HC Deb 14 May 1823 vol 9 c239
Sir J. Sebright

presented a petition from sir J. Sinclair, praying that the duties on foreign wool might not be repealed. He stated, that the petitioner felt convinced that if he could have an opportunity of exhibiting to the House the fine cloths which he had caused to be manufactured from English wool, it would go a great way towards convincing them how needless the importation of foreign wool was. It had been proposed to him to bring down a piece of cloth with the petition, and to cause it to be laid upon the table, for the inspection of members. To this he had replied, that the proposition was not a regular one. But there was another course, to which there could be no objection, and that was, for the petition to present him with a coat of the nest cloth made from English wool, in which' costume he would appear before the House on presenting the petition. The proposition being, acceded to, he was enabled to appear before them, as they now beheld him, and he trusted in no very discreditable condition. He begged leave to bring up the petition; and when he had committed it to the care of the House, he should wait a reasonable time in the lobby, to give those gentlemen who wished to satisfy, themselves upon the subject, an opportunity for examination.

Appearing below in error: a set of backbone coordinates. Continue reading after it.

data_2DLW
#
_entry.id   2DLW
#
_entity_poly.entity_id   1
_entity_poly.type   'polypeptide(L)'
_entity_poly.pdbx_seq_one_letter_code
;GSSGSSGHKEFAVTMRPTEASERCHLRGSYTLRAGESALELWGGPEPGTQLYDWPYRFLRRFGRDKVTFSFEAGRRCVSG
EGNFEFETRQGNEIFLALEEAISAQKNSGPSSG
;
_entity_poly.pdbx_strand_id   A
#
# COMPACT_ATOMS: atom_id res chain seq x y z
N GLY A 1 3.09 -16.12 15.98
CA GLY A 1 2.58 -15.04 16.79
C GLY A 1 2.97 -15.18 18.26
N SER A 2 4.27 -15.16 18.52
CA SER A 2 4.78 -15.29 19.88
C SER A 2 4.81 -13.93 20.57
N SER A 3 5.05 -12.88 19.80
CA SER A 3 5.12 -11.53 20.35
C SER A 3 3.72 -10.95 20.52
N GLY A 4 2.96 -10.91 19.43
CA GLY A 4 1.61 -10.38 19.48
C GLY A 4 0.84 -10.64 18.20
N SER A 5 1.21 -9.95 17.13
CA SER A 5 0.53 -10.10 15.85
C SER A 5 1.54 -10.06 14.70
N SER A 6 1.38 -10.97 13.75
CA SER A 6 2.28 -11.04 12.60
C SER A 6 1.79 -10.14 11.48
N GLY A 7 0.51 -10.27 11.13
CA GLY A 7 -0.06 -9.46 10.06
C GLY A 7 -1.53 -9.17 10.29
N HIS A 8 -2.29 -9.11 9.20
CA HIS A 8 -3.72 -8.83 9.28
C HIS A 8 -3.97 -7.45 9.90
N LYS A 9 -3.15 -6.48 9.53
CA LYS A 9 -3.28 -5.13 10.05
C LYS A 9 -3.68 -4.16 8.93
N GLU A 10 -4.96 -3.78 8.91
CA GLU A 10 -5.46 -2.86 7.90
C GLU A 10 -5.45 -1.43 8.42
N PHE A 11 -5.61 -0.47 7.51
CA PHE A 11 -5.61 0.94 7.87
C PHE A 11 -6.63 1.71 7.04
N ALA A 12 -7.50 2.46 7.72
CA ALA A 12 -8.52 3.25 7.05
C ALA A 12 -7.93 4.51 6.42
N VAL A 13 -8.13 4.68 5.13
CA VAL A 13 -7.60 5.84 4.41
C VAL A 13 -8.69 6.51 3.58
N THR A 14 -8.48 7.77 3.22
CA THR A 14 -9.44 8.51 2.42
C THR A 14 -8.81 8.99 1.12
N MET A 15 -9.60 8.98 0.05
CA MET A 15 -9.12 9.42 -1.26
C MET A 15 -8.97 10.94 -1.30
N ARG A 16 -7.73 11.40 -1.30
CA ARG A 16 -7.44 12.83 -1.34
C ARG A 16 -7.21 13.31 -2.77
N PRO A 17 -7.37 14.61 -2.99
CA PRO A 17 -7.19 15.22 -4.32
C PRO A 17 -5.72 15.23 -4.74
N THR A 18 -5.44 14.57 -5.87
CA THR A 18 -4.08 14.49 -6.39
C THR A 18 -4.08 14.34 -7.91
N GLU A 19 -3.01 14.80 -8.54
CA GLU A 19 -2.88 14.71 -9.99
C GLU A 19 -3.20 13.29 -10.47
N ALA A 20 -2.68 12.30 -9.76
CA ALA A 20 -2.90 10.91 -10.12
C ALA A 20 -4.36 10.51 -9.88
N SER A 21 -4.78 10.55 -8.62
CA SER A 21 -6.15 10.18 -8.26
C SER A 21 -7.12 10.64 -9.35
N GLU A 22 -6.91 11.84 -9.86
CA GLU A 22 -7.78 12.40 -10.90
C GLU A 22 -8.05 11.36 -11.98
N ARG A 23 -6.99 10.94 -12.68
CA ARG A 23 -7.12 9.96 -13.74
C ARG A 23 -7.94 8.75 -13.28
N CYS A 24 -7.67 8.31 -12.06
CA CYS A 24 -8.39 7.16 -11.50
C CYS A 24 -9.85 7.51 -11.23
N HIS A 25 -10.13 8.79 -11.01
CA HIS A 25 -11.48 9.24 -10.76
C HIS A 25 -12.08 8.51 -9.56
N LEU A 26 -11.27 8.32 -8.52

Ordered to lie on the table.